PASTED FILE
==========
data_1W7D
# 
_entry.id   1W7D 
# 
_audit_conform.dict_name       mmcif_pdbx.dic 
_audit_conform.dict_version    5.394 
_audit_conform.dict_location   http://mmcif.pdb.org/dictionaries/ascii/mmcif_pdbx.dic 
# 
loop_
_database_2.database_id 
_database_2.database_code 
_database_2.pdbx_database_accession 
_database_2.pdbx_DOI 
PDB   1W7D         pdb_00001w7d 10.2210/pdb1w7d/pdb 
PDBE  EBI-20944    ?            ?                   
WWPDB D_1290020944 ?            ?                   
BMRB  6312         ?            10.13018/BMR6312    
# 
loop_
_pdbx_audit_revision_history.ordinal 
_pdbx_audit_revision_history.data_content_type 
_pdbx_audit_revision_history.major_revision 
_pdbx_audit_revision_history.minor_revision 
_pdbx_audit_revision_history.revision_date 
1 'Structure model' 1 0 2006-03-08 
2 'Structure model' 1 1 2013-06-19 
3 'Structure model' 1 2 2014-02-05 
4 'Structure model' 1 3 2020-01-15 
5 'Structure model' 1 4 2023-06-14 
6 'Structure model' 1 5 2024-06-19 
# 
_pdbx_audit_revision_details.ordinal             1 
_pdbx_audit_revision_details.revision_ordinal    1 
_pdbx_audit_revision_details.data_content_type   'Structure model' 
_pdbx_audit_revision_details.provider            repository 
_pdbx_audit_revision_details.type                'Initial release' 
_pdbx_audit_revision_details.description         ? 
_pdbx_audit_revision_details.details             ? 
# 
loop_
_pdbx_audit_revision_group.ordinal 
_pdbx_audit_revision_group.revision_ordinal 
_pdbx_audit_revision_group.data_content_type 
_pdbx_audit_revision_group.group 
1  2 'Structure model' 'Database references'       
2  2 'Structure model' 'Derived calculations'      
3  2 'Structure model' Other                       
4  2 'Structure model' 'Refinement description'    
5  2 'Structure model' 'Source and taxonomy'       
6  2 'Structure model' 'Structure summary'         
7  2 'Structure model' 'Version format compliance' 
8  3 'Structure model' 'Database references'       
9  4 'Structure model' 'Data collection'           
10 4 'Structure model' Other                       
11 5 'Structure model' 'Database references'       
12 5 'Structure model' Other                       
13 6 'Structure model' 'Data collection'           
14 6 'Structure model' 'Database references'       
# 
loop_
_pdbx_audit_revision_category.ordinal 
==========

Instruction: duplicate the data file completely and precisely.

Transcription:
data_1W7D
# 
_entry.id   1W7D 
# 
_audit_conform.dict_name       mmcif_pdbx.dic 
_audit_conform.dict_version    5.394 
_audit_conform.dict_location   http://mmcif.pdb.org/dictionaries/ascii/mmcif_pdbx.dic 
# 
loop_
_database_2.database_id 
_database_2.database_code 
_database_2.pdbx_database_accession 
_database_2.pdbx_DOI 
PDB   1W7D         pdb_00001w7d 10.2210/pdb1w7d/pdb 
PDBE  EBI-20944    ?            ?                   
WWPDB D_1290020944 ?            ?                   
BMRB  6312         ?            10.13018/BMR6312    
# 
loop_
_pdbx_audit_revision_history.ordinal 
_pdbx_audit_revision_history.data_content_type 
_pdbx_audit_revision_history.major_revision 
_pdbx_audit_revision_history.minor_revision 
_pdbx_audit_revision_history.revision_date 
1 'Structure model' 1 0 2006-03-08 
2 'Structure model' 1 1 2013-06-19 
3 'Structure model' 1 2 2014-02-05 
4 'Structure model' 1 3 2020-01-15 
5 'Structure model' 1 4 2023-06-14 
6 'Structure model' 1 5 2024-06-19 
# 
_pdbx_audit_revision_details.ordinal             1 
_pdbx_audit_revision_details.revision_ordinal    1 
_pdbx_audit_revision_details.data_content_type   'Structure model' 
_pdbx_audit_revision_details.provider            repository 
_pdbx_audit_revision_details.type                'Initial release' 
_pdbx_audit_revision_details.description         ? 
_pdbx_audit_revision_details.details             ? 
# 
loop_
_pdbx_audit_revision_group.ordinal 
_pdbx_audit_revision_group.revision_ordinal 
_pdbx_audit_revision_group.data_content_type 
_pdbx_audit_revision_group.group 
1  2 'Structure model' 'Database references'       
2  2 'Structure model' 'Derived calculations'      
3  2 'Structure model' Other                       
4  2 'Structure model' 'Refinement description'    
5  2 'Structure model' 'Source and taxonomy'       
6  2 'Structure model' 'Structure summary'         
7  2 'Structure model' 'Version format compliance' 
8  3 'Structure model' 'Database references'       
9  4 'Structure model' 'Data collection'           
10 4 'Structure model' Other                       
11 5 'Structure model' 'Database references'       
12 5 'Structure model' Other                       
13 6 'Structure model' 'Data collection'           
14 6 'Structure model' 'Database references'       
# 
loop_
_pdbx_audit_revision_category.ordinal 